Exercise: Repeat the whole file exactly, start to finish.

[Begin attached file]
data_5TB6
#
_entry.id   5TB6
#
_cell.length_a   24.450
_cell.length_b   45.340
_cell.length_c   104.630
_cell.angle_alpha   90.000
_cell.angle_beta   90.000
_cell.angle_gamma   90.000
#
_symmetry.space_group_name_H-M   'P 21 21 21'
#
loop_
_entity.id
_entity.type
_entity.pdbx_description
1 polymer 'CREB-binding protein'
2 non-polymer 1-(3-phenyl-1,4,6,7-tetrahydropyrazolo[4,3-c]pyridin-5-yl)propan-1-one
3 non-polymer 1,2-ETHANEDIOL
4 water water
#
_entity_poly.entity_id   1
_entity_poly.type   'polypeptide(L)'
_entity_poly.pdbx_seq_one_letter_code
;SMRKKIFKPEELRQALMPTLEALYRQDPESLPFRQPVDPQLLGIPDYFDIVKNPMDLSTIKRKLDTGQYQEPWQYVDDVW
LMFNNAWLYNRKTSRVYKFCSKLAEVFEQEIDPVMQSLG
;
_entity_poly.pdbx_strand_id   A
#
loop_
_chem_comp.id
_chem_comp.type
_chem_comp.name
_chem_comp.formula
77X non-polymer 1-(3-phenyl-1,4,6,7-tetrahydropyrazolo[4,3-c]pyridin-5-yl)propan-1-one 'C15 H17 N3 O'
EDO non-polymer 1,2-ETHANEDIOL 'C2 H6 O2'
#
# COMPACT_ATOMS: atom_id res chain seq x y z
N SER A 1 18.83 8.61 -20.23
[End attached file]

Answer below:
data_5TB6
#
_entry.id   5TB6
#
_cell.length_a   24.450
_cell.length_b   45.340
_cell.length_c   104.630
_cell.angle_alpha   90.000
_cell.angle_beta   90.000
_cell.angle_gamma   90.000
#
_symmetry.space_group_name_H-M   'P 21 21 21'
#
loop_
_entity.id
_entity.type
_entity.pdbx_description
1 polymer 'CREB-binding protein'
2 non-polymer 1-(3-phenyl-1,4,6,7-tetrahydropyrazolo[4,3-c]pyridin-5-yl)propan-1-one
3 non-polymer 1,2-ETHANEDIOL
4 water water
#
_entity_poly.entity_id   1
_entity_poly.type   'polypeptide(L)'
_entity_poly.pdbx_seq_one_letter_code
;SMRKKIFKPEELRQALMPTLEALYRQDPESLPFRQPVDPQLLGIPDYFDIVKNPMDLSTIKRKLDTGQYQEPWQYVDDVW
LMFNNAWLYNRKTSRVYKFCSKLAEVFEQEIDPVMQSLG
;
_entity_poly.pdbx_strand_id   A
#
loop_
_chem_comp.id
_chem_comp.type
_chem_comp.name
_chem_comp.formula
77X non-polymer 1-(3-phenyl-1,4,6,7-tetrahydropyrazolo[4,3-c]pyridin-5-yl)propan-1-one 'C15 H17 N3 O'
EDO non-polymer 1,2-ETHANEDIOL 'C2 H6 O2'
#
# COMPACT_ATOMS: atom_id res chain seq x y z
N SER A 1 18.83 8.61 -20.23